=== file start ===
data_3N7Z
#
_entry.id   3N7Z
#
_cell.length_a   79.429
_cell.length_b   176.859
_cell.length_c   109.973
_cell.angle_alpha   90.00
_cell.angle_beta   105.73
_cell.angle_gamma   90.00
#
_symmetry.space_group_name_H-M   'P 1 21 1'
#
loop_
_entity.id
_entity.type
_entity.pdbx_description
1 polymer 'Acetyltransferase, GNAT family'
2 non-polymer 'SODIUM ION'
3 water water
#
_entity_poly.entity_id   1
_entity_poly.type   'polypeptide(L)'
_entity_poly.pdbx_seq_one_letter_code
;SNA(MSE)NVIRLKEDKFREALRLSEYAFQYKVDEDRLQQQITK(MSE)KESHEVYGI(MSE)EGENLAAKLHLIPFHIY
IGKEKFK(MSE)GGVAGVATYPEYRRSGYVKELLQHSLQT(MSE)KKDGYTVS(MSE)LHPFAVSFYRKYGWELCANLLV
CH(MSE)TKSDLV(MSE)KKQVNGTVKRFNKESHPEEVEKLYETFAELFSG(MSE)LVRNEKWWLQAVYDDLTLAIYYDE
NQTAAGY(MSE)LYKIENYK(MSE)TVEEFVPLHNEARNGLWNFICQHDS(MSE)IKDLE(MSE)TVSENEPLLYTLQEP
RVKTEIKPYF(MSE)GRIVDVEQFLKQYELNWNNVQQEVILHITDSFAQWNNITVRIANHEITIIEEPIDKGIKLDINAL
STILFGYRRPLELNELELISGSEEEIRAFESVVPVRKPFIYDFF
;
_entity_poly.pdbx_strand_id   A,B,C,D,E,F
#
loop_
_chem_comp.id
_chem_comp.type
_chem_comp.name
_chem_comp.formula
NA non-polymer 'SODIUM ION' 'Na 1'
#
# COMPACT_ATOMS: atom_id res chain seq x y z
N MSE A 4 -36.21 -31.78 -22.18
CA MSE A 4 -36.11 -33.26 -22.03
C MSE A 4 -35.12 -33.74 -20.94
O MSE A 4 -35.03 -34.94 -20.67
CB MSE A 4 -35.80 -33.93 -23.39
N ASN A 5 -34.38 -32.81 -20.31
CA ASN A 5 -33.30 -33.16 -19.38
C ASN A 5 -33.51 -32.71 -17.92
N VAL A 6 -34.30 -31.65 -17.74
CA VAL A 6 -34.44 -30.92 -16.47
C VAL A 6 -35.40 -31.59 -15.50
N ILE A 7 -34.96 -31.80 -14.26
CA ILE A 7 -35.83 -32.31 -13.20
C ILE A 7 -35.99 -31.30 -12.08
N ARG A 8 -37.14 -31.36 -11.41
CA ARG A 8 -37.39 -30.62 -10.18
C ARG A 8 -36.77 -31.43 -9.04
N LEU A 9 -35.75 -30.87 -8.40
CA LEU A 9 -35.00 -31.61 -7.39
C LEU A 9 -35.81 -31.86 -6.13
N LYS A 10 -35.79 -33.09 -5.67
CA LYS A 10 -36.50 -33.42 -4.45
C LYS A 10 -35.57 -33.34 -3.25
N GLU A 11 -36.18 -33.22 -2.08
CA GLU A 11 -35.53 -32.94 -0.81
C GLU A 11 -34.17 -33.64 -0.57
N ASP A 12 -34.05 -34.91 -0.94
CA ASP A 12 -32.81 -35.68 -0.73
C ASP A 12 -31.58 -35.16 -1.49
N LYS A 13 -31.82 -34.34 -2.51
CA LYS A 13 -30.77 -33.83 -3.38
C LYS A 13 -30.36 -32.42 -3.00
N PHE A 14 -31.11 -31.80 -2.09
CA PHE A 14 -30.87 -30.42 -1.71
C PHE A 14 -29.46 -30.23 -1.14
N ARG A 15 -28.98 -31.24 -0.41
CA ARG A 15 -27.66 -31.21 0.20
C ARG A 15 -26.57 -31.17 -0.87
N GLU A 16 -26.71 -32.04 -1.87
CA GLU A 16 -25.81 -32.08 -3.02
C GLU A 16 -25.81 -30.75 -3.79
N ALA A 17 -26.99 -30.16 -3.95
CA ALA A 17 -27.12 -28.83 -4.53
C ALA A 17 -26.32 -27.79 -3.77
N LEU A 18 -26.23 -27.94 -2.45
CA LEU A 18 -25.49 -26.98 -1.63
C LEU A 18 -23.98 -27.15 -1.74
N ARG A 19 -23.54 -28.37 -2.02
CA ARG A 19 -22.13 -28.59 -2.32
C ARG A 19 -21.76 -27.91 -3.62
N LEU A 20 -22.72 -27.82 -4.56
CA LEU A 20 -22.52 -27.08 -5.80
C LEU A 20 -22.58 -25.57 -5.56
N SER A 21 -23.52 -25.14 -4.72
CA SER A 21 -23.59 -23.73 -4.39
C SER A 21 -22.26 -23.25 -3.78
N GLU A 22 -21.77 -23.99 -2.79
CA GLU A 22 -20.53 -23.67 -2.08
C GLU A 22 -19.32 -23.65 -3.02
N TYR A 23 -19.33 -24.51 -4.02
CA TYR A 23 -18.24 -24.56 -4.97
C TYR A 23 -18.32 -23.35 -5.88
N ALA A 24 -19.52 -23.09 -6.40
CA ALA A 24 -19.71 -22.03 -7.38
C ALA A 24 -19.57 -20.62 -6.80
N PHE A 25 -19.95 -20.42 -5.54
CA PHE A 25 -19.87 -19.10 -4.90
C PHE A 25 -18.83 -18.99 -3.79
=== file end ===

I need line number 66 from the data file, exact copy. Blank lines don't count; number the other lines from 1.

CA GLU A 11 -35.53 -32.94 -0.81